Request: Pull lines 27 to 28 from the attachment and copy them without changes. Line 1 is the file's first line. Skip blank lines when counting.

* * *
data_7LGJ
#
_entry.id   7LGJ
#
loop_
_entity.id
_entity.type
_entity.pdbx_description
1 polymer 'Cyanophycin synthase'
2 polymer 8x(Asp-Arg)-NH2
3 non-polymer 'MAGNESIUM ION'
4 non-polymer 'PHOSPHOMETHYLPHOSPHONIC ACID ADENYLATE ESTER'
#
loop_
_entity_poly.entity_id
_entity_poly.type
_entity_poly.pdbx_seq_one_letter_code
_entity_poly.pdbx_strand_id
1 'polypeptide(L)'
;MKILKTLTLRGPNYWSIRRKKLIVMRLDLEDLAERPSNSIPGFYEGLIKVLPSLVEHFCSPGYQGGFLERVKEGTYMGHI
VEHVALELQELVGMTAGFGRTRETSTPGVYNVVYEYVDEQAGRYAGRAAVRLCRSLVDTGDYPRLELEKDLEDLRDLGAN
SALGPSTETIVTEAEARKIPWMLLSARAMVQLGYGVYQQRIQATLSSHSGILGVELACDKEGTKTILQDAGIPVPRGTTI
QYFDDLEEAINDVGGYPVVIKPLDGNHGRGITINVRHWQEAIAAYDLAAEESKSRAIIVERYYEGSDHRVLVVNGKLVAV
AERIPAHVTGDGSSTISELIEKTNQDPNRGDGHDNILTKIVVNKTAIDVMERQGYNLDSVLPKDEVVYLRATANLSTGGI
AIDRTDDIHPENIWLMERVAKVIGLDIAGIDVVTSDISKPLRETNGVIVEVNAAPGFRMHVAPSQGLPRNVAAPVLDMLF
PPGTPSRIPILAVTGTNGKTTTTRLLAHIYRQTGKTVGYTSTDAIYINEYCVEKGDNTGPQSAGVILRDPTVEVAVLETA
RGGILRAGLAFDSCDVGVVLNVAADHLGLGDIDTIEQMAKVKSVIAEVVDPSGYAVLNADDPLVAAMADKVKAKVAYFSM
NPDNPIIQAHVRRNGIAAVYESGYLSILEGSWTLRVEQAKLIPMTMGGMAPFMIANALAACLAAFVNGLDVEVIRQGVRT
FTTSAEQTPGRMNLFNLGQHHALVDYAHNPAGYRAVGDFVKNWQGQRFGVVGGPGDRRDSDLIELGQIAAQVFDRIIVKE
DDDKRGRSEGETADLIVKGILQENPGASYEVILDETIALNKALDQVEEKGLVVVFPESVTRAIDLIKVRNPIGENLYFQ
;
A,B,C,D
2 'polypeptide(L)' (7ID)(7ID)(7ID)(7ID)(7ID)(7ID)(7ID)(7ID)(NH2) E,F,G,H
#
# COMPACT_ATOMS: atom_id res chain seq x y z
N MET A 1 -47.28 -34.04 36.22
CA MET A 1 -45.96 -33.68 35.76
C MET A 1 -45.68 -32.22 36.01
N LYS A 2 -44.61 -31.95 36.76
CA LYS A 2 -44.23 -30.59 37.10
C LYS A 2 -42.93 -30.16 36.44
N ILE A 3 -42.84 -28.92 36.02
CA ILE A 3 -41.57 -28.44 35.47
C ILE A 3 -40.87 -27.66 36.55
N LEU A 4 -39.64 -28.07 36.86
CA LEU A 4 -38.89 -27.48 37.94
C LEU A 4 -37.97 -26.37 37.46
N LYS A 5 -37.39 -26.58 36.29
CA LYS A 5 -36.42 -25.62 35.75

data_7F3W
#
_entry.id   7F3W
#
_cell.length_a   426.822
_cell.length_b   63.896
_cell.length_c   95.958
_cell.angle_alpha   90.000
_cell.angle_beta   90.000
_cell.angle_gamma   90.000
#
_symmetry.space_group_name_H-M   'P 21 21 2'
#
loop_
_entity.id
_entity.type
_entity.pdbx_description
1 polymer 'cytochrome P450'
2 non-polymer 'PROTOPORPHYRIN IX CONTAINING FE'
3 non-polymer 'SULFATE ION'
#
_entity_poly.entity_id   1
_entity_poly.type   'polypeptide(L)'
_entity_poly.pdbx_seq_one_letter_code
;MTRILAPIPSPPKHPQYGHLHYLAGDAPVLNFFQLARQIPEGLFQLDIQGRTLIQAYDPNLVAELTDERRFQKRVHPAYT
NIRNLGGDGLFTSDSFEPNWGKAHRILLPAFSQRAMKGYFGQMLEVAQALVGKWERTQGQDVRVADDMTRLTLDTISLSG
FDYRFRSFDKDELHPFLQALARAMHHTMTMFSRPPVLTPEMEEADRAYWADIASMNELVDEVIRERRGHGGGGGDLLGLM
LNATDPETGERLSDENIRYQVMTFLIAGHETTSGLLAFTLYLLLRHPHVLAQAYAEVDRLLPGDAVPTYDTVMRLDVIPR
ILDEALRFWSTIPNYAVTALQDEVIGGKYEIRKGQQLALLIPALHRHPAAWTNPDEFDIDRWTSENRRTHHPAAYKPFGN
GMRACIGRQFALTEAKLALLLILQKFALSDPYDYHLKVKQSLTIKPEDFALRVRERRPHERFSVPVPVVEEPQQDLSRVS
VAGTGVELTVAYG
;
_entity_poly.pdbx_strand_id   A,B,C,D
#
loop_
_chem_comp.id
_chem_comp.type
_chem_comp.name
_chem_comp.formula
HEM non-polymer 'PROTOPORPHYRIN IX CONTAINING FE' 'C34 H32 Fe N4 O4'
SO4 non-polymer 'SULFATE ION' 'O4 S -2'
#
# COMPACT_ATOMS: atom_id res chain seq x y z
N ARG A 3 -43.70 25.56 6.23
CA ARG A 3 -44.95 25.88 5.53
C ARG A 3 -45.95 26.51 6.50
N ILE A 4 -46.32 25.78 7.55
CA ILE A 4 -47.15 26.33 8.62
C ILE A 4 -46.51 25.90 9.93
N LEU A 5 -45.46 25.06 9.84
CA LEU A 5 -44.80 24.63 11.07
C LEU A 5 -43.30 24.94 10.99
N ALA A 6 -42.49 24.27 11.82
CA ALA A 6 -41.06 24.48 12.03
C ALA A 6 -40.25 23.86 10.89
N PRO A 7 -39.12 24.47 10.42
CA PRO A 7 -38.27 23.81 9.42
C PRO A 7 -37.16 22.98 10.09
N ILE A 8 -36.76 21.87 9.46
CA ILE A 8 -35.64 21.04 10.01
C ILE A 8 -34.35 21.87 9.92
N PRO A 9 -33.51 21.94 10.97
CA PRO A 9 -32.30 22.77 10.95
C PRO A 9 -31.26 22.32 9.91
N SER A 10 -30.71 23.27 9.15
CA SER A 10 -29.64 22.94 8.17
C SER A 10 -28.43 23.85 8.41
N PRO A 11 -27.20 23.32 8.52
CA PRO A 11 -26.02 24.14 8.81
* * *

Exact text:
RGGILRAGLAFDSCDVGVVLNVAADHLGLGDIDTIEQMAKVKSVIAEVVDPSGYAVLNADDPLVAAMADKVKAKVAYFSM
NPDNPIIQAHVRRNGIAAVYESGYLSILEGSWTLRVEQAKLIPMTMGGMAPFMIANALAACLAAFVNGLDVEVIRQGVRT